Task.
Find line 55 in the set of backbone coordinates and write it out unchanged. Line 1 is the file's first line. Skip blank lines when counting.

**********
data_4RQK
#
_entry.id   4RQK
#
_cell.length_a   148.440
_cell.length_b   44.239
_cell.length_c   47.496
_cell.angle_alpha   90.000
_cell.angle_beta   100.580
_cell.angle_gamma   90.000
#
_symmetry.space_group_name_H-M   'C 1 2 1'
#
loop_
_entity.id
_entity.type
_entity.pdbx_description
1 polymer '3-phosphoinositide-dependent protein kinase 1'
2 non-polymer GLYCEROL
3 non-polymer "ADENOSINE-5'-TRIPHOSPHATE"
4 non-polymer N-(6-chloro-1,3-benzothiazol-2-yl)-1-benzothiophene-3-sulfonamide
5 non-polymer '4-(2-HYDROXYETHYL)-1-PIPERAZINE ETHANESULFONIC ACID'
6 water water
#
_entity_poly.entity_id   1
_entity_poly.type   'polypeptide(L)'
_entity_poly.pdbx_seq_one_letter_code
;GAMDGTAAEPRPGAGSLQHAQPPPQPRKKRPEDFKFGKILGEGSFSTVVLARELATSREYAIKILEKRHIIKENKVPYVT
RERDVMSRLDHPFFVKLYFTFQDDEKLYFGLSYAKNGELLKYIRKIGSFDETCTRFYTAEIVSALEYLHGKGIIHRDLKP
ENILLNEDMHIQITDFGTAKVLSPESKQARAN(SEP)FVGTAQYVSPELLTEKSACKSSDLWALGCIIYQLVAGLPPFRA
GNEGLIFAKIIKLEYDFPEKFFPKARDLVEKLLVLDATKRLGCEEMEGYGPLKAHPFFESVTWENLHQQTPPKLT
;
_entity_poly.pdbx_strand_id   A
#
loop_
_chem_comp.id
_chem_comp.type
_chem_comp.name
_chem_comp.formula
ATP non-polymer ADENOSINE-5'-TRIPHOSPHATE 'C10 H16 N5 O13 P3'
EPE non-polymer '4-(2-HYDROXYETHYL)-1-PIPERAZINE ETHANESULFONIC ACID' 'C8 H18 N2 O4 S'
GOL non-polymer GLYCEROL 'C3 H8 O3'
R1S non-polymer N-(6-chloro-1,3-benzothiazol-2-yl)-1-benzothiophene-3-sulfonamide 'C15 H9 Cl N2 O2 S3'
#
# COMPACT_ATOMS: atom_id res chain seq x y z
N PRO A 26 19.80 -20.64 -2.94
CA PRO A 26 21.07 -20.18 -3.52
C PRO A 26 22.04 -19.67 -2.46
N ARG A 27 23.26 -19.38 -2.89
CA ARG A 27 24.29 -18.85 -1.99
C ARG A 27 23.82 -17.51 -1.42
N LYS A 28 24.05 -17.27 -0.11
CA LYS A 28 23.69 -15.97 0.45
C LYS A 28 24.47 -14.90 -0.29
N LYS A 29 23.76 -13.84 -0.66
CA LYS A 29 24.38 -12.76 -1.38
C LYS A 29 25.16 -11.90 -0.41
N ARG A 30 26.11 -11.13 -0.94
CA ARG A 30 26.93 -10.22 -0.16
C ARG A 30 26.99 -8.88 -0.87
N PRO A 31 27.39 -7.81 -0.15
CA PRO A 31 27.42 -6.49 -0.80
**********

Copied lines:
N LYS A 29 23.76 -13.84 -0.66